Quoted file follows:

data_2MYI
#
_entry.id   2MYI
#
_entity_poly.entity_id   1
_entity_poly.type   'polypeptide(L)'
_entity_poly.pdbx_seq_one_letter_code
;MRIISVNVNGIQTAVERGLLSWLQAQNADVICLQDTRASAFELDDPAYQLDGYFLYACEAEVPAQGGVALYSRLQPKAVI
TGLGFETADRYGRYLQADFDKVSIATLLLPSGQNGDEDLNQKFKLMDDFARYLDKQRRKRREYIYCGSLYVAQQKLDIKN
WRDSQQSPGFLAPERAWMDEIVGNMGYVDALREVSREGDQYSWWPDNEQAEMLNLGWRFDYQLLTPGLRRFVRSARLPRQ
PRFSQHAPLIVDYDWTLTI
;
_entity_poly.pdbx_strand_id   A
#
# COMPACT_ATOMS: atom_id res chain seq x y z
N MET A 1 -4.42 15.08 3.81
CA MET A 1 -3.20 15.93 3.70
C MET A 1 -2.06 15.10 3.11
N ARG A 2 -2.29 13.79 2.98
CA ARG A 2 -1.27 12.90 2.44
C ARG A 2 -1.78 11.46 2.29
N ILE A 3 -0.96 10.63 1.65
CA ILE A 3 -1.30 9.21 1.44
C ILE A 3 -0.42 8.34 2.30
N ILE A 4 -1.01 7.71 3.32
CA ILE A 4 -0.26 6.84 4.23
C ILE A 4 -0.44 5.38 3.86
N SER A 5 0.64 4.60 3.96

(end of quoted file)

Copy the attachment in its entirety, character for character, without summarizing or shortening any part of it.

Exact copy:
data_2MYI
#
_entry.id   2MYI
#
_entity_poly.entity_id   1
_entity_poly.type   'polypeptide(L)'
_entity_poly.pdbx_seq_one_letter_code
;MRIISVNVNGIQTAVERGLLSWLQAQNADVICLQDTRASAFELDDPAYQLDGYFLYACEAEVPAQGGVALYSRLQPKAVI
TGLGFETADRYGRYLQADFDKVSIATLLLPSGQNGDEDLNQKFKLMDDFARYLDKQRRKRREYIYCGSLYVAQQKLDIKN
WRDSQQSPGFLAPERAWMDEIVGNMGYVDALREVSREGDQYSWWPDNEQAEMLNLGWRFDYQLLTPGLRRFVRSARLPRQ
PRFSQHAPLIVDYDWTLTI
;
_entity_poly.pdbx_strand_id   A
#
# COMPACT_ATOMS: atom_id res chain seq x y z
N MET A 1 -4.42 15.08 3.81
CA MET A 1 -3.20 15.93 3.70
C MET A 1 -2.06 15.10 3.11
N ARG A 2 -2.29 13.79 2.98
CA ARG A 2 -1.27 12.90 2.44
C ARG A 2 -1.78 11.46 2.29
N ILE A 3 -0.96 10.63 1.65
CA ILE A 3 -1.30 9.21 1.44
C ILE A 3 -0.42 8.34 2.30
N ILE A 4 -1.01 7.71 3.32
CA ILE A 4 -0.26 6.84 4.23
C ILE A 4 -0.44 5.38 3.86
N SER A 5 0.64 4.60 3.96